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Chapter 5  Config4* Security

5.1  The Need for Security

There are three ways that Config4* can execute an external command. First, an external command can be specified when parsing a configuration source.


Second, within a configuration file, you can @include the output of executing an external command.

@include "exec#command";

Finally, within a configuration file you can use exec() to execute an external command.

name = exec("command");

Each of these three cases presents the same security risk: if Config4* permits arbitrary external commands to be executed, then somebody could arrange for a malicious command to be executed. For example, imagine the damage that could be caused by somebody adding the following to a configuration file.

@if (osType() == "windows") {
    @include "exec#del /F /S /Q C:\";
} @elseIf (osType() == "unix") {
    @include "exec#rm -rf /";

We need a way to prevent such malicious commands from being executed, while allowing non-malicious commands, such as curl and hostname, to be executed.

5.2  The Config4* Security Mechanism

The security mechanism in Config4* is driven by three configuration variables: allow_patterns, deny_patterns and trusted_directories. An attempt to execute a command will succeed only if all of the following conditions are true.

When pattern matching is being performed, "*" is treated as a wildcard that can match zero or more characters. For example, the pattern "curl *" matches "curl -sS http://host/file.cfg". The pattern "curl*" (no space before "*") matches the same string but it matches "curlfoobar" too.

If Config4* allows a command to be executed then it rewrites the command slightly to put in the full path to the executable. For example, if curl resides in /usr/local/bin (and let us assume that directory is listed in trusted_directories) then /usr/local/bin/ is prefixed onto the command "curl -sS http://host/file.cfg" when it is being executed. This is to ensure that the executed command is one in a trusted directory rather than one in another directory that appears in PATH.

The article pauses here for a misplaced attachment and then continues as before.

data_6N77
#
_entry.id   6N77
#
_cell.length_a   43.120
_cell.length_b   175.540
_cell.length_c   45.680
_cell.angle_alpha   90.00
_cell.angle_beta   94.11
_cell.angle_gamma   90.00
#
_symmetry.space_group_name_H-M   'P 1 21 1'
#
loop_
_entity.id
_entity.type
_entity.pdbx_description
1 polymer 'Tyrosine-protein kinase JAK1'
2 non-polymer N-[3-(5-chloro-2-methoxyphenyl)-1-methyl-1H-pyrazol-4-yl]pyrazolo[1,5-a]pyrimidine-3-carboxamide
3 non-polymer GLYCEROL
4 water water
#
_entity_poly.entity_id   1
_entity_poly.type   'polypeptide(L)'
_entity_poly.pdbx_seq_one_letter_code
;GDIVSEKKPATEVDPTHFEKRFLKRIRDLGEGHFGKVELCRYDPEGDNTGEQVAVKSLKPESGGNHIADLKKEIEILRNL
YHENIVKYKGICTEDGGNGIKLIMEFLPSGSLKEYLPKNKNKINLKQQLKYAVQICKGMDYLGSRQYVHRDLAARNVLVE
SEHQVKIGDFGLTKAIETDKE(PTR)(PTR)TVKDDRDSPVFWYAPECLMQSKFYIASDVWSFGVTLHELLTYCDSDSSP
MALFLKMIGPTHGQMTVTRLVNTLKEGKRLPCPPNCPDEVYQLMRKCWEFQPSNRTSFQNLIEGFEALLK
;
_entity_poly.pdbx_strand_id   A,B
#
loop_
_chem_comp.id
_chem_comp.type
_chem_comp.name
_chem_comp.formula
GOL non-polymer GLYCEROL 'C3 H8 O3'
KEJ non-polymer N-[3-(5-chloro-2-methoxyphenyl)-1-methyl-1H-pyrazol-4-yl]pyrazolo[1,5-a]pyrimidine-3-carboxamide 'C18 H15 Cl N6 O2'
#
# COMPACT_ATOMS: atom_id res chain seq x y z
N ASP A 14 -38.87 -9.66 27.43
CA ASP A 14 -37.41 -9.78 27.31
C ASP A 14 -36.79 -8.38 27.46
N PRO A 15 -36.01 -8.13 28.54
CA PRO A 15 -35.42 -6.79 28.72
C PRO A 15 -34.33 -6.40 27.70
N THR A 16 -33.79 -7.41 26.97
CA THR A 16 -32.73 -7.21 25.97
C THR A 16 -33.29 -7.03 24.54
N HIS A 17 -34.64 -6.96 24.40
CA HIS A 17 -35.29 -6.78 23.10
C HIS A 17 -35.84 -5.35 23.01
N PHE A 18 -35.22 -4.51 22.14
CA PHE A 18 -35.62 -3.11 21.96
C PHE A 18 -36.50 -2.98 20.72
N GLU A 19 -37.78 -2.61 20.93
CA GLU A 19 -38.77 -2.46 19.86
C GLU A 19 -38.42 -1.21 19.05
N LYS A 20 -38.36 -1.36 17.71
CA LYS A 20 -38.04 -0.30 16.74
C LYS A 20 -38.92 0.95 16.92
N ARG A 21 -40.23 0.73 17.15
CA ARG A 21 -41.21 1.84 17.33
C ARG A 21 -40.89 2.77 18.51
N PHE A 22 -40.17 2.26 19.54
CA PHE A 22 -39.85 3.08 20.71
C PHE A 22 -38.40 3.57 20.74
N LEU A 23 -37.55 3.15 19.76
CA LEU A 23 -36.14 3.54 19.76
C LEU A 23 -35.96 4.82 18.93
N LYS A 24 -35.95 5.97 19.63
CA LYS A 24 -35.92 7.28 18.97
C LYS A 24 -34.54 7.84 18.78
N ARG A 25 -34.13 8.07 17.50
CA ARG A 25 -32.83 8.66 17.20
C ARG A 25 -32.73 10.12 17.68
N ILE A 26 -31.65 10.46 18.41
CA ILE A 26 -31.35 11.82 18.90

5.3  The Default Security Policy

Figure 5.1 shows the default security policy of Config4*.

Figure 5.1: Default security configuration
@if (osType() == "unix") {
    allow_patterns = ["curl *", "hostname", "uname",
                      "uname *", "ifconfig"];
    deny_patterns = ["*‘*", "*|*", "*>*"];
    trusted_directories = ["/bin", "/usr/bin", "/sbin"
                           "/usr/local/bin", "/usr/sbin"];
} @elseIf (osType() == "windows") {
    allow_patterns = ["curl *", "hostname", "uname",
                      "uname *", "ipconfig"];
    deny_patterns = ["*‘*", "*|*", "*>*"];
    trusted_directories = [
        getenv("SYSTEMROOT") + "\system32"
} @else {
    allow_patterns = [];
    deny_patterns = ["*"];
    trusted_directories = [];

The @if-then-@else statement in the default security policy makes it possible to tailor the security for different operating systems. You can see from Figure 5.1 that the security policy varies slightly between UNIX and Windows; for other (unknown) operating systems, the security policy denies all attempts to execute commands. Over time, it is likely that Config4* will be ported to other operating systems, and the default security policy will be updated to reflect this.

On UNIX, allow_patterns permits the use of curl, hostname (without any command-line arguments), uname (with and without command-line arguments), and ifconfig (without any command-line arguments). The deny_patterns denies the use of back quotes, pipes and redirection of output. The use of back quotes and pipes is prohibited because they provide ways to combine potentially malicious commands with benign commands, as the examples below show.